Monday, October 30, 2006
Ind. Decisions - "Gary's gun lawsuit dodges a bullet"
"Gary's gun lawsuit dodges a bullet: Lawsuit is one of three remaining nationwide" was the headline Saturday, Oct. 28, to a comprehensive story in the Gary Post-Tribune by Andy Grimm reporting on a ruling by Lake Superior Court Civil Division 5 Judge Robert Pete:
The city's lawsuit against gun makers and local dealers received a boost this week when a Lake County judge ruled a year-old federal law shielding gun makers from lawsuits is unconstitutional.Although the Post-Tribune story appeared Saturday, the decision apparently was issued Tuesday, Oct. 24th and the story has not been picked up in any other papers. The ILB has located three press releases on the ruling, from the Brady Campaign to Prevent Gun Violence on Oct. 25th and Oct. 26th, and from the National Shooting Sports Foundation (NSSF) on Oct. 26th. Here is the Oct. 26th Brady release:
In a strongly worded opinion, Lake Superior Court Judge Robert A. Pete denied gun makers' request to dismiss the lawsuit filed by Gary seven years ago that alleges gun makers do little to control the flow of handguns used in crimes.
The federal Protection of Lawful Commerce in Arms Act, passed last year with backing from the gun industry in response to a wave of lawsuits similar to Gary's case, would deprive the city of its rights of due process, Pete said.
"Our Supreme Court has long recognized laws that are applied retroactively and ... serve as a deprivation of our existing rights are particularly unsuited to a democracy such as ours," Pete wrote.
Though gun makers are almost certain to appeal, city attorney Tony Walker said Pete's ruling should allow the city to begin requesting internal documents and records from the 16 gun makers named in the suit.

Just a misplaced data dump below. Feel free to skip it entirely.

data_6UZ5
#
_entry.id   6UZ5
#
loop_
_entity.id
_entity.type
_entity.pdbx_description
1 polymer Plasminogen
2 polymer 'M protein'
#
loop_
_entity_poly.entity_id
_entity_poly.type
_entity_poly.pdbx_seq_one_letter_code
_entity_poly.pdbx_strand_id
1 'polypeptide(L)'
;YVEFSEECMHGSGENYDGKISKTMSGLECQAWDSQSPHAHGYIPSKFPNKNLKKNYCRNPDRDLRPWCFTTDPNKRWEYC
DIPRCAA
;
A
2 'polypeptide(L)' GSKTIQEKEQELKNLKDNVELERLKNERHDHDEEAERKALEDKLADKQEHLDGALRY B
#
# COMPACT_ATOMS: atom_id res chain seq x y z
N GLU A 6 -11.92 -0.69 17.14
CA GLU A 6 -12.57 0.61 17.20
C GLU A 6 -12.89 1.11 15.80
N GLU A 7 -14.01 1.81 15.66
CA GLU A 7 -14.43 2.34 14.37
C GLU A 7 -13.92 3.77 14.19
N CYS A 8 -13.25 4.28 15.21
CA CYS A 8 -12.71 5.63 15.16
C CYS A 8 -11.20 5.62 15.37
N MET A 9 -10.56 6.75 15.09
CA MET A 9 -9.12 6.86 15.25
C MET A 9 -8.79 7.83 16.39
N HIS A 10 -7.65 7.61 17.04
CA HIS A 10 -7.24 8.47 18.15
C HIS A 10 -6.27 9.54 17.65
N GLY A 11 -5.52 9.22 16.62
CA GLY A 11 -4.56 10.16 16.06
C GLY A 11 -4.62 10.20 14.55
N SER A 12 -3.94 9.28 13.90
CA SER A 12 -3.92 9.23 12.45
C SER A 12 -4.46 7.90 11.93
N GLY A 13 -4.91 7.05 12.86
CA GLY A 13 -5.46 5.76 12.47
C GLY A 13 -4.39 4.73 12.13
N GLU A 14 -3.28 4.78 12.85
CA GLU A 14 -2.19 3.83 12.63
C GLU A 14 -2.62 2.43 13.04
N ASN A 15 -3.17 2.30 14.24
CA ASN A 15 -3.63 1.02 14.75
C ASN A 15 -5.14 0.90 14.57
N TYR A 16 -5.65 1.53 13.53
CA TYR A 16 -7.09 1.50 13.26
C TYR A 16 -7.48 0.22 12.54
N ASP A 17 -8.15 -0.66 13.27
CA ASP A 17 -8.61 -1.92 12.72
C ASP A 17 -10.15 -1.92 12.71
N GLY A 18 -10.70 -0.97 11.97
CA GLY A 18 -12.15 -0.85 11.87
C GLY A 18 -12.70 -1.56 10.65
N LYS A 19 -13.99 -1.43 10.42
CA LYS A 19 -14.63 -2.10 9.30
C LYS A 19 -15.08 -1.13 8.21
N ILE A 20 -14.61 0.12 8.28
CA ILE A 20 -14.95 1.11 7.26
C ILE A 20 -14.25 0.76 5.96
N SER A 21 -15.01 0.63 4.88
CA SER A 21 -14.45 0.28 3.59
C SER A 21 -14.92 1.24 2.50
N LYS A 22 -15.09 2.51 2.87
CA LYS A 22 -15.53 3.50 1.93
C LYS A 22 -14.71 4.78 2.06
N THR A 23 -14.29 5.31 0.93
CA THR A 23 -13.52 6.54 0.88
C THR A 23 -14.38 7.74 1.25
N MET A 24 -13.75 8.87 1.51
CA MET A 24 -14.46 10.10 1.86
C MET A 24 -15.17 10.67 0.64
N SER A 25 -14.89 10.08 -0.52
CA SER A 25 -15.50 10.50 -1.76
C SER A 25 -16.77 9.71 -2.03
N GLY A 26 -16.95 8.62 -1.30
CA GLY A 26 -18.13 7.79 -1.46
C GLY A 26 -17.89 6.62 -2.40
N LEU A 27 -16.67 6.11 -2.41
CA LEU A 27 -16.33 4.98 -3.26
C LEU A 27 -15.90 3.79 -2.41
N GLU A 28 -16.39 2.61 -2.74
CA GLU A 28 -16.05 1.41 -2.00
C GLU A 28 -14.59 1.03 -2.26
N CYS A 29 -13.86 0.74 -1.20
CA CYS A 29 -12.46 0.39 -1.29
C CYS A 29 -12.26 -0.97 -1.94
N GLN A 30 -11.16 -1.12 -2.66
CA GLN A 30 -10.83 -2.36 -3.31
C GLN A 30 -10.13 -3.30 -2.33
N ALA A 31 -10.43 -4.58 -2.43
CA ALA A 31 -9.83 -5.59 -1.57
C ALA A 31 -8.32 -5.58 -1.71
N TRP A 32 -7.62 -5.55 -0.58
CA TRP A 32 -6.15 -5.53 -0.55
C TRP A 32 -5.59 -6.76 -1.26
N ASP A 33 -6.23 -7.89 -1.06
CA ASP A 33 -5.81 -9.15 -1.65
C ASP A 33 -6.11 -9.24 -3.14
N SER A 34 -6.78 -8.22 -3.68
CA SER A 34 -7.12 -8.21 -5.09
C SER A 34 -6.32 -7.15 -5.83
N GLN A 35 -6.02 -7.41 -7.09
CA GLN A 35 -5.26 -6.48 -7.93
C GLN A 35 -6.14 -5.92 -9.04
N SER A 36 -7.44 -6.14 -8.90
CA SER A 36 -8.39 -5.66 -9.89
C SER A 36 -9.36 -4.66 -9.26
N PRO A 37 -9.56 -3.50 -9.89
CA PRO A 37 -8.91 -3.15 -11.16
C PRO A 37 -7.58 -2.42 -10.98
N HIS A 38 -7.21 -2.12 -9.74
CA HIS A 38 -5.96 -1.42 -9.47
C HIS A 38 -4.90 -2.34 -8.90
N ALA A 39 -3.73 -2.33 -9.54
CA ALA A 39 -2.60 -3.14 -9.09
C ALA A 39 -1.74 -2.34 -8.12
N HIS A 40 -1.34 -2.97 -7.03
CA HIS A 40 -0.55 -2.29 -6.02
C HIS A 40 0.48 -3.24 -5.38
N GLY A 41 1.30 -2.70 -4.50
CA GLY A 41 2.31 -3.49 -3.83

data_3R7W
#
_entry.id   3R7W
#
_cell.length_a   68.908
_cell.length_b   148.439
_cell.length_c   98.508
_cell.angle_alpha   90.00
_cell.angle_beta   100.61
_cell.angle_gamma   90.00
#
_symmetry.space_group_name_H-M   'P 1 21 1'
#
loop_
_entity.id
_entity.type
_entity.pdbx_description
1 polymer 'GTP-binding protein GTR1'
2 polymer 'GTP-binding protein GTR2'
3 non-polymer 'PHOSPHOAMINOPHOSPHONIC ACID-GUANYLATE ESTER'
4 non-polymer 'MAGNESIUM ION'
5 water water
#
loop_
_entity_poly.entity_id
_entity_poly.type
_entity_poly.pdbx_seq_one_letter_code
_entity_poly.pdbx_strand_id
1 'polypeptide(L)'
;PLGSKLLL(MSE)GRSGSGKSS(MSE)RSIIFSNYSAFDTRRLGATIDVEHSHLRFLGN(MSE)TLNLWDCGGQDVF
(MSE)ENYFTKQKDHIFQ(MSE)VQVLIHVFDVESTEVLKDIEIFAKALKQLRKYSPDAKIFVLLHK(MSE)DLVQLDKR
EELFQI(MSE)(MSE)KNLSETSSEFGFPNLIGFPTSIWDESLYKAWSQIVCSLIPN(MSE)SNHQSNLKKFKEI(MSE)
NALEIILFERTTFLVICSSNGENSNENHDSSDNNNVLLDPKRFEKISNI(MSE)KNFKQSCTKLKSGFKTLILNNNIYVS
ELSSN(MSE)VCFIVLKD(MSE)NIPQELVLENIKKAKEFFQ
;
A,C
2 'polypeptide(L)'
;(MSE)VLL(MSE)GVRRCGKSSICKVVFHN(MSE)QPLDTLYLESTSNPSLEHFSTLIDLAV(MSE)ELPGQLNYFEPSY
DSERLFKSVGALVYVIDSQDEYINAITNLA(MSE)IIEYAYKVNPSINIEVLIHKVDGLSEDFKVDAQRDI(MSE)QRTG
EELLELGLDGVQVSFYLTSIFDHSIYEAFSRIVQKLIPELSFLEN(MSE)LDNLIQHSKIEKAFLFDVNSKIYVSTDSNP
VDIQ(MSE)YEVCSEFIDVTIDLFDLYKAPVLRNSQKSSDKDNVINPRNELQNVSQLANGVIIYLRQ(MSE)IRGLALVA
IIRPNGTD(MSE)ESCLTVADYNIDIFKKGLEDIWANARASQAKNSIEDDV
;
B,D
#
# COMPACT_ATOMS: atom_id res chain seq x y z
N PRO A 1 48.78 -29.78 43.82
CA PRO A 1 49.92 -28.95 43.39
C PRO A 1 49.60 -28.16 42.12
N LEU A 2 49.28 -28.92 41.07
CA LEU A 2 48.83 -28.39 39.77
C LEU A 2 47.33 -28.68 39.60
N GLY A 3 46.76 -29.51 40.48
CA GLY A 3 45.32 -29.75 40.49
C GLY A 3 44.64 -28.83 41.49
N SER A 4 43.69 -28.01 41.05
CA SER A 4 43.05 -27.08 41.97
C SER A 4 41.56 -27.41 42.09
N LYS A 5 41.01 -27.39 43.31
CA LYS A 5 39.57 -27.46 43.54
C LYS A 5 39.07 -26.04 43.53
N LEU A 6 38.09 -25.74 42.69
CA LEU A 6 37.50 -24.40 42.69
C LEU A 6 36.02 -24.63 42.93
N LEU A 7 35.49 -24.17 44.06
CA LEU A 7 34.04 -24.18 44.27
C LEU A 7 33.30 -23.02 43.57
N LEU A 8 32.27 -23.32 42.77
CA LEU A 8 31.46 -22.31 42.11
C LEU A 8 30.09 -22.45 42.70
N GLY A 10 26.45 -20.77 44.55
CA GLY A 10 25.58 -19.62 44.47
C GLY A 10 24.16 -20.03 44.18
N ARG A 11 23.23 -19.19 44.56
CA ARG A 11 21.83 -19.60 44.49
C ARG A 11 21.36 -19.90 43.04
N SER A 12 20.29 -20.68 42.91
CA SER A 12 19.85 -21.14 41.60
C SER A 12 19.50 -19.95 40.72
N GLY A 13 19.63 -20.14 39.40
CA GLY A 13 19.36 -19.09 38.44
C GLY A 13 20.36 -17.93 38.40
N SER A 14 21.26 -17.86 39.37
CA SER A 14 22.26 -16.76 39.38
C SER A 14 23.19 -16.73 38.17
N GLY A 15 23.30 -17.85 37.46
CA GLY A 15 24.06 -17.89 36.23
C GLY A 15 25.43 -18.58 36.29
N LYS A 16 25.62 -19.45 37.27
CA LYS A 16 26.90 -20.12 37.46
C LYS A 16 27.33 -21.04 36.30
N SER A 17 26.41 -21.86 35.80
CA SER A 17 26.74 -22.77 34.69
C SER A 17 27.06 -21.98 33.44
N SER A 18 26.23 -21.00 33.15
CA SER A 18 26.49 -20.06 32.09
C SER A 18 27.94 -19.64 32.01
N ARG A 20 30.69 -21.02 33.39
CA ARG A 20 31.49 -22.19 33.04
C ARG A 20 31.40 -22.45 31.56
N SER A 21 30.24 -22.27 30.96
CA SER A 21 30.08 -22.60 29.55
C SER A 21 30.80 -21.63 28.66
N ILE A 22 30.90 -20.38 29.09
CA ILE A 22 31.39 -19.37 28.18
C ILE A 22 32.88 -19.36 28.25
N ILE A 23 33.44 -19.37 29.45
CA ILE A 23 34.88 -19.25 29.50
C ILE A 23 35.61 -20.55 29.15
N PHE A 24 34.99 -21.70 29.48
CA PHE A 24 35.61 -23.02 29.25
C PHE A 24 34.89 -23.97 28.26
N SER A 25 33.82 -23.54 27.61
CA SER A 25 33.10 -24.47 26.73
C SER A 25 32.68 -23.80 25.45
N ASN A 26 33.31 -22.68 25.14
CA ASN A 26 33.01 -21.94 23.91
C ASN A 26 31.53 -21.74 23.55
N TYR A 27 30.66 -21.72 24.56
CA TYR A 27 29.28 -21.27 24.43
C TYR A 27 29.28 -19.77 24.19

"We are moving into an aggressive litigation standpoint," said Walker, who is working on the case with help from the Washington, D.C.-based Brady Center.
"We want to start deposing (gun company) executives and getting to the heart of how guns get onto the streets of Gary."
Gary's lawsuit is one of three remaining cases filed by U.S. cities against gun manufacturers, most of them filed in the late 1990s with the help of Brady Center attorneys. About a dozen cases have been dismissed since the federal shield law was passed a year ago, said attorney James Dorr, who represents Connecticut gun maker Sturm Ruger Co.
"With all due respect to Judge Pete, we think (the ruling) is an error," Dorr said. "Every other court to consider the constitutionality of this act has considered it constitutional."
Gary's suit already has survived challenges that have carried the case all the way to the state Supreme Court, and state legislation that gave immunity to gun dealers.
Gary was one of more than 20 cities that filed lawsuits against gun makers and dealers during the late 1990s. Gary and four other cities still have cases pending before the courts, while the rest were dropped or dismissed because of state or federal immunity laws adopted after they were filed.
The case rises out a series of sting operations carried out by Gary police during the 1990s, where undercover officers made "straw" purchases of handguns at eight local gun dealers. Hidden cameras recorded the vendors sold guns to the officers who said they were buying the guns to resell them on the street.
From 1996 to 2000, trace data compiled by the Americans for Gun Safety Foundation showed that the eight local dealers named in the suit sold 3,482 guns that were used in crimes.
Westforth Sports in Gary sold nearly 700 crime guns during the period, ranking it among the top 20 sellers of crime guns in the country.
"The gun makers, and certainly the dealers, are aware of the numbers," said Brian Siebel, an attorney for the Brady Center.
"Alarm bells should have been going off, and while this case has been pending, they still have done nothing to keep from funneling guns into the hands of criminals."